The aviation industry faces mass bankruptcies due to the coronavirus crisis. If the government decides to proceed with a bailout for the industry, it should heed the lessons of past bailouts. Any support package needs a clear social objective – protecting jobs and the climate – while also being a fair use of government money.

Measures aimed at slowing the spread of the coronavirus are wreaking havoc in the aviation industry. As passenger numbers plunge, some airlines are ceasing almost all their flights, potentially for several months. Yet they continue to have significant cash outflows including wage payments, ticket refunds to passengers and debt repayments. The gloomy outlook means banks might soon stop lending to them, driving them towards potential bankruptcy. The Bank of England is offering firms across the UK favourable loans via banks, but the airline industry might be too weak to qualify. And even though the Treasury is offering companies subsidies to continue paying staff while the pandemic continues, this is unlikely to be enough to cover all the airlines’ costs.

Those that have approached the UK government for help include British Airways, EasyJet, Ryanair and Virgin Atlantic. Details are scarce, but they seem to be arguing that to cover their cash shortages they need billions of pounds in support. This could come in the form of favourable loans, state guarantees, lower tax bills or injections of new equity capital. The latter would mean the government becoming a shareholder in these companies and benefitting from any future profits. The Chancellor, Rishi Sunak, has indicated that the government becoming a shareholder in these firms is a “last resort” and that firms would need to exhaust all other options – including existing support schemes – before negotiations could take place. There is a strong economic rationale for government intervention to protect the aviation industry in some form. Approximately 80,000 jobs are attached to these four airlines – many of them in the UK. Accordingly, some see these firms as too important to fail, both for the labour market and for the wider economy. Others, however, suggest that the industry was already set for future decline – in part due to the need to reduce emissions from aviation – and that there are other ways to support affected airline staff.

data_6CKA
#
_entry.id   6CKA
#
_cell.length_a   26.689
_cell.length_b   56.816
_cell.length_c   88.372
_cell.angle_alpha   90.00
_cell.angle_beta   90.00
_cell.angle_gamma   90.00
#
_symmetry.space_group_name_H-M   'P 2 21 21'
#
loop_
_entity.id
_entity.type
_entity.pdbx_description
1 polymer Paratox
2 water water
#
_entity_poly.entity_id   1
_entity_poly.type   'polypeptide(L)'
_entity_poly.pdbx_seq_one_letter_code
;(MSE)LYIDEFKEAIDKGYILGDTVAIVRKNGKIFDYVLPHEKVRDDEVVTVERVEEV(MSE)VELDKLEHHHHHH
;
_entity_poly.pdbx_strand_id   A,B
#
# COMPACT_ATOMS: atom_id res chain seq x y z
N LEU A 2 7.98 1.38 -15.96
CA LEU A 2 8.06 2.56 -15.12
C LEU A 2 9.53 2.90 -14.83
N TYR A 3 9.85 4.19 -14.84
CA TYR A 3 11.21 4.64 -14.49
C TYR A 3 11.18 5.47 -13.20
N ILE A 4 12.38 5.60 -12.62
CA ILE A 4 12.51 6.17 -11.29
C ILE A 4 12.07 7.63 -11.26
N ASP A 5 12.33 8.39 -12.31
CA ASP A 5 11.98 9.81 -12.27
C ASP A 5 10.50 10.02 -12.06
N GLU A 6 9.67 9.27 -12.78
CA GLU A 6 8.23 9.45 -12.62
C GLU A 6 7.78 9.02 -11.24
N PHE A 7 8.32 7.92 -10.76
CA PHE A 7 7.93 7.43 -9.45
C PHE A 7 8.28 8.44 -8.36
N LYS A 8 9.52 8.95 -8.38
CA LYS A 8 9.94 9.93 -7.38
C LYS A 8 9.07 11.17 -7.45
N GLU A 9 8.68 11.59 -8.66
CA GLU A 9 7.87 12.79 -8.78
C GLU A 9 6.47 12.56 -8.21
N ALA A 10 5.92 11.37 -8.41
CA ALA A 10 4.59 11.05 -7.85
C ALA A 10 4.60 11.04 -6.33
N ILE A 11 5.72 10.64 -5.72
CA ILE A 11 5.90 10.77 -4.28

If the government does decide on a bailout, this must come with clear conditions. Looking back at previous bailouts – their pitfalls and their successes – provides some key lessons on the form this intervention should take.

Be transparent about the rationale for any bailout

Even the best-designed government bailouts can end up as a net cost to the taxpayer. For instance, the US government assistance to the auto industry succeeded in preserving many jobs, but still cost American taxpayers more than it saved. Similarly, the bailouts for American airlines after the 9/11 terror attacks did not prevent some of them from going bankrupt a few years later anyway.

An airline industry bailout might still be worthwhile in the current crisis. But the UK government must be transparent about how this is in the public interest – such as by explaining how many jobs will be saved, and by publishing the expected costs. Depending on its analysis of the situation, the government could also decide to bail out just some but not all of the four firms in question, while supporting workers in other failing firms by other means.

Such transparency is important to establish trust, allowing taxpayers to assess how the funds are serving the public good, and will not end up as handouts to the firms’ investors.

Make sureprivate investors pay their fair share